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Friday's sale of DoubleClick to Google (Nasdaq: GOOG) is just one example of a long series of opportunities that Microsoft (Nasdaq: MSFT) has passed up to build its MSN and MS Live Search business. The lead that Google has built, and renewed strength at Yahoo!' s (Nasdaq: YHOO) search operations, make it almost certain that Microsoft can not get back into the business.

Microsoft Falls Behind.
During the late 1990s internet usage was dominated by web portals built around internet service providers. The two largest companies in that business were AOL and Microsoft MSN. But, within the last five years, internet search has been the fastest growing part of web activity, and first Yahoo!, then Google, have dominated this business.

Microsoft has offered search capability at MSN for a number of years, but the priority of Microsoft's online operation was to support its software operating system and its Internet Explorer business. The company did not anticipate that search engines would create such a large audience.

Google has grown so quickly that, according to research firm ComScore, it now has about 45% of the search market in the United States, followed by Yahoo! at about 26% and Microsoft at about 12%.

Catching Up?
Google built its audience by delivering more accurate and relevant results from its search technology. It created an advertising system around its search that allowed advertisers to match their messages with relevant search terms. The old systems at Microsoft MSN and Yahoo! could also handle basic search functions, but consumers and advertisers found the accuracy of results to be nowhere near Google's.

Yahoo! has made an important effort to catch Google by launching its new Panama product, and early indications are that it works about as well as it larger rival for producing both search and advertising results.

Because of Yahoo!'s large content base in entertainment, finance, online job postings, classifieds and personals, it has also created a huge base for display advertising which has somewhat offset its poor showing in search-based text ads.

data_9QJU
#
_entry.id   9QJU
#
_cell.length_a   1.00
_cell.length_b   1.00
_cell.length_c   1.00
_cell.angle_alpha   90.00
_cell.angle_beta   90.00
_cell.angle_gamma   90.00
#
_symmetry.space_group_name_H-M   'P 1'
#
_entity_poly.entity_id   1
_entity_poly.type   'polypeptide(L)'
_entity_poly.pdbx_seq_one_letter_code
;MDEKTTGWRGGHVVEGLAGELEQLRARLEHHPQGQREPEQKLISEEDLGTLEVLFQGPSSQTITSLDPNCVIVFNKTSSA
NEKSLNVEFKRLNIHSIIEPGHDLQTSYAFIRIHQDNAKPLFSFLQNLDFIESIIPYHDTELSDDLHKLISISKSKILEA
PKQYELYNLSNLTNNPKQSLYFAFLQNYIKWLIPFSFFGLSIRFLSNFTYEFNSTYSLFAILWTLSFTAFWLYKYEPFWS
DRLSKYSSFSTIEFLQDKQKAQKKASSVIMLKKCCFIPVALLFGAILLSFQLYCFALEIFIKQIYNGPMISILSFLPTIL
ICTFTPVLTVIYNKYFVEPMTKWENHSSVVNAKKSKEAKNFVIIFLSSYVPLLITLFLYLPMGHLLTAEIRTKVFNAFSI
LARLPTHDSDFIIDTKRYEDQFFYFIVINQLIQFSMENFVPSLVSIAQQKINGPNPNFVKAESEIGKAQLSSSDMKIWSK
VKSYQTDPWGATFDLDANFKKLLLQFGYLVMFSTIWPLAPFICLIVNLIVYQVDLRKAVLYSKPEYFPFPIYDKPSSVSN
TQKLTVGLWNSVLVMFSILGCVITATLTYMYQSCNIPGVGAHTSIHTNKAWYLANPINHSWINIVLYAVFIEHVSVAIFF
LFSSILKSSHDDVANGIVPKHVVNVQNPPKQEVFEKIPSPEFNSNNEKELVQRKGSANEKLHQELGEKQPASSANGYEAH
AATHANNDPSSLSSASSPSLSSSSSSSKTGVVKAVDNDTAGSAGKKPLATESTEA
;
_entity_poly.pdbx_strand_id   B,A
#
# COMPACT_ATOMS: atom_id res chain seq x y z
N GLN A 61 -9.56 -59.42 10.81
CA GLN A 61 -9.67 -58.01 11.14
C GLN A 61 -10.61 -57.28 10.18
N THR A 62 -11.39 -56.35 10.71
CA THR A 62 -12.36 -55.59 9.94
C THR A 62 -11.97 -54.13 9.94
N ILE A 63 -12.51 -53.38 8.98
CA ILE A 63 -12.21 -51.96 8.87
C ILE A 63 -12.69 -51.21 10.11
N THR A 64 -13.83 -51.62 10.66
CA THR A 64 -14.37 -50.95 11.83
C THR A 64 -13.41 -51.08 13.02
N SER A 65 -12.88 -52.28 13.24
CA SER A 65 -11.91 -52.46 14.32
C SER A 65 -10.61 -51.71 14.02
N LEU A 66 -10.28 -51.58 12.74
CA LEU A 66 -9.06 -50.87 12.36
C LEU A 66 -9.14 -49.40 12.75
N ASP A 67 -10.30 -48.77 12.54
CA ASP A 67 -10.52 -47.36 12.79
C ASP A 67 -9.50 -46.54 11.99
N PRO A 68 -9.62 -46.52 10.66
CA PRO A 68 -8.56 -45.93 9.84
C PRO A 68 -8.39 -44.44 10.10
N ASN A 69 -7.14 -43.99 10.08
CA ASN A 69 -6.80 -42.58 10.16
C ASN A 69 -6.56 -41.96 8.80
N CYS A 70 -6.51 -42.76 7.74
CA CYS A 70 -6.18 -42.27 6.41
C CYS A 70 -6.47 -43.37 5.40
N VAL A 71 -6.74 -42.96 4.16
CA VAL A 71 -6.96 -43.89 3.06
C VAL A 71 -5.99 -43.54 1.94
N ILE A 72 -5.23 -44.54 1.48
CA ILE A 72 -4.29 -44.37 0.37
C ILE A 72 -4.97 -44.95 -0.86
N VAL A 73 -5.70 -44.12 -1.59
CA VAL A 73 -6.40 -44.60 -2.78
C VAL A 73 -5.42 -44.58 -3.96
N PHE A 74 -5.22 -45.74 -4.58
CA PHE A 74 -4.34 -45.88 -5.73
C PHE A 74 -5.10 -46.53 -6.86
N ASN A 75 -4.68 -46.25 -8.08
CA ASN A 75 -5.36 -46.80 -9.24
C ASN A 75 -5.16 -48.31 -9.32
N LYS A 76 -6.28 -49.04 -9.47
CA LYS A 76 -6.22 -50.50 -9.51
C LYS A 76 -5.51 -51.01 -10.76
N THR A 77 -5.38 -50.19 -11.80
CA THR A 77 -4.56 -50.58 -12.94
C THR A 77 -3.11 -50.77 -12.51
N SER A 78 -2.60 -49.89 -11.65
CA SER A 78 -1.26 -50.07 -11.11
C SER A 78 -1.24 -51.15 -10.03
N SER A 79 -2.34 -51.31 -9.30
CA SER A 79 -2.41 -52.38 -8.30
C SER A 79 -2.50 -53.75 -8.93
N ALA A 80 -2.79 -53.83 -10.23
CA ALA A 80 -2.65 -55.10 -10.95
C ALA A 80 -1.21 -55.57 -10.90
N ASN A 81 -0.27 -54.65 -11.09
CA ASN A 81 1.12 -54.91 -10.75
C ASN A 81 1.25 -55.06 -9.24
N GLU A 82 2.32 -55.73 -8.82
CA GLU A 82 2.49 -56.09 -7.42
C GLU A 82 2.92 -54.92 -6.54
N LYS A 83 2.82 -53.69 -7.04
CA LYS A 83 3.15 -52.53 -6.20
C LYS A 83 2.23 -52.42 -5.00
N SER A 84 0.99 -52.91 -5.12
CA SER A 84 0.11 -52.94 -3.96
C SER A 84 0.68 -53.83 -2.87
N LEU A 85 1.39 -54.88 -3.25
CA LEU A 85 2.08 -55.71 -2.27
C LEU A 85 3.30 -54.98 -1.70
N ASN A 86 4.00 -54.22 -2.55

End Game
Yahoo!, Microsoft, and Google are each trying to gain more of the search market because it is the fastest growing revenue base for internet advertising. Google's revenue grew 70% in 2006, and its market cap is $145 billion. Yahoo!'s cap is only $43 billion (To learn more about market capitalization, please see Market Capitalization Defined).

Microsoft claims that its search is strategic because it supports the company's server and desktop software. The company does not want users of its software to move to other online platforms like Google to do part of their online work. It takes time away from working on Microsoft products and moves the user to other brands. Google now markets word processing and spreadsheet software in direct competition with Microsoft.

However, Microsoft has made remarkably little effort to expand its search franchise. It does not have its software preloaded on most new PCs that ship. Google and Yahoo! have relationships with the larger personal computer companies like Dell (Nasdaq: DELL) and Hewlett-Packard (NYSE: HPQ). This allows their search software to be the default on new machines.

The sale of DoubleClick gave all three companies the chance to buy the largest online, ad-server business. DoubleClick actually stores display ads and puts them on internet pages as they load on computers. Its business is at the crossroads of internet advertisers and the websites that are paid to run their ads.

DoubleClick was sold for $3.1 billion. Rumors are that its revenue runs about $200 million, but, as the largest ad server company in the world, it is a critical piece in the advertising internet puzzle.

The fact that Google bought DoubleClick and that Microsoft, which has larger balance sheet resources, did not, says that the world's largest software company refuses to pay to gain back some of its lost online market share.

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